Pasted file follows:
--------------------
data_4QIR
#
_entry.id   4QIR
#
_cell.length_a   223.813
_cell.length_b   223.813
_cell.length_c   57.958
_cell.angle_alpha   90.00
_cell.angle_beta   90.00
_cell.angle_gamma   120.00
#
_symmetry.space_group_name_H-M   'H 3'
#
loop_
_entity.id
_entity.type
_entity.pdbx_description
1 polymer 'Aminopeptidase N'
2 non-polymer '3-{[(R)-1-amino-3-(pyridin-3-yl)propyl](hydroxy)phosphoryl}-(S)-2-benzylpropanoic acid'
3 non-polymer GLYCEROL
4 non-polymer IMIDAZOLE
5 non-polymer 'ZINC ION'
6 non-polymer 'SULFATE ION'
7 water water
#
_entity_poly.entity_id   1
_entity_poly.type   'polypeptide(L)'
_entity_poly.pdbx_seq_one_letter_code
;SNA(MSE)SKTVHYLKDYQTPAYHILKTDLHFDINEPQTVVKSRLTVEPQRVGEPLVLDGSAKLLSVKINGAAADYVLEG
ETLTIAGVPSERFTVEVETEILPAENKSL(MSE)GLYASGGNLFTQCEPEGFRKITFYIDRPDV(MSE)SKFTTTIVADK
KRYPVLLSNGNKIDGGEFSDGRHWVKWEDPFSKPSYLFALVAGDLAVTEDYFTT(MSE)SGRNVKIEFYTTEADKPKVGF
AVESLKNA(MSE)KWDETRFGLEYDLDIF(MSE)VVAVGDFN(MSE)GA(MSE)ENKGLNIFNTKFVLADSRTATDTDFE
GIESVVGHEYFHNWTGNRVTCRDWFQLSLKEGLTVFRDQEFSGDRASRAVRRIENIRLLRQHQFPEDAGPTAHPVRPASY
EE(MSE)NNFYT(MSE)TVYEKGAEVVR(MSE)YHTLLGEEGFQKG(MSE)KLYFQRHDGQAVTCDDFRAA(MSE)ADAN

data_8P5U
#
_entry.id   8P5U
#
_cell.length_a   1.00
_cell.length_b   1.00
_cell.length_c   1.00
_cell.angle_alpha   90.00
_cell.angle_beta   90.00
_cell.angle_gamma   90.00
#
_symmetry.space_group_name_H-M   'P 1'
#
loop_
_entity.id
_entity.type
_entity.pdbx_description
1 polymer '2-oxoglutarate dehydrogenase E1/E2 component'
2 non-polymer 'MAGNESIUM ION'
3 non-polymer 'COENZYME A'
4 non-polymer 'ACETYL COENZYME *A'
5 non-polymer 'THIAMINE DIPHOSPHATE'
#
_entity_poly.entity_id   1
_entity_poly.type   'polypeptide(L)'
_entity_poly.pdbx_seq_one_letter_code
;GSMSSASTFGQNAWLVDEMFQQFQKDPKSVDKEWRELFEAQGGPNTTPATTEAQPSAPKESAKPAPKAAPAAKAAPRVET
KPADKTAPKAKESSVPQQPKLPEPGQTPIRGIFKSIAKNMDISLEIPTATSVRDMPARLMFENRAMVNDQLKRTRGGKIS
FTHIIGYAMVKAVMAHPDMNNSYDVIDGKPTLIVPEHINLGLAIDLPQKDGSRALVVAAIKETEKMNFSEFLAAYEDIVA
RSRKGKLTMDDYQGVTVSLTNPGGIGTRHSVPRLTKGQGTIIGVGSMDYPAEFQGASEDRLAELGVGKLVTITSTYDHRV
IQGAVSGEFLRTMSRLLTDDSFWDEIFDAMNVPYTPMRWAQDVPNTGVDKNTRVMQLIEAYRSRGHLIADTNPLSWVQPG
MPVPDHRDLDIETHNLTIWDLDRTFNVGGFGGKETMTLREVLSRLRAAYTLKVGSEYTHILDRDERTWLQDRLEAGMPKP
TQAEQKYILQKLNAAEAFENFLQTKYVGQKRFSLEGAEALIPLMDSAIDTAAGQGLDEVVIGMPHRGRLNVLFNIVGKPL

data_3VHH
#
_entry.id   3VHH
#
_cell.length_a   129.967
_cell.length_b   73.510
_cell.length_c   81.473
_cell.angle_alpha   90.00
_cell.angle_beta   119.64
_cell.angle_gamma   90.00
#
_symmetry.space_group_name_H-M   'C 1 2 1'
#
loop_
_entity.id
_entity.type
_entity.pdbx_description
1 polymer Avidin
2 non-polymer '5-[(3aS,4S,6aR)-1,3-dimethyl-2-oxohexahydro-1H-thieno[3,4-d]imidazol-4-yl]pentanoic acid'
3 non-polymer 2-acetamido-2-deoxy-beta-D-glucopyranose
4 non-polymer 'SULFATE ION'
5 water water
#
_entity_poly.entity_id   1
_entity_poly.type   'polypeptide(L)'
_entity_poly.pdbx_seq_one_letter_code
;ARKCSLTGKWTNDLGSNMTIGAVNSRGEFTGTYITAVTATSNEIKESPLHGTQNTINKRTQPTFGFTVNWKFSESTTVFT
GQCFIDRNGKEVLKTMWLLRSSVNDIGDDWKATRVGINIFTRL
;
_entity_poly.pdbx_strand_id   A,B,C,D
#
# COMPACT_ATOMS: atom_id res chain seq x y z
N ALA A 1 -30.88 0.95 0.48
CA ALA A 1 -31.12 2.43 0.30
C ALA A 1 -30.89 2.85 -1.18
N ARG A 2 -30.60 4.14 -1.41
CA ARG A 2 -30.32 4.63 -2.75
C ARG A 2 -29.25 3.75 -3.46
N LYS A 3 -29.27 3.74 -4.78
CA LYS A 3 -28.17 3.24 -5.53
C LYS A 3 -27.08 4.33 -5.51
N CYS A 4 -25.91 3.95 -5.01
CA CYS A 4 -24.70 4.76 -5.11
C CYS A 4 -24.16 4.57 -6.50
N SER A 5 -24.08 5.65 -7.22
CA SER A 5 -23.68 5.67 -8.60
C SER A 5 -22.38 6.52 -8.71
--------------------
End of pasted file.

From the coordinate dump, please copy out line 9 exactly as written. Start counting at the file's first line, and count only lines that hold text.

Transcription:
_cell.angle_beta   90.00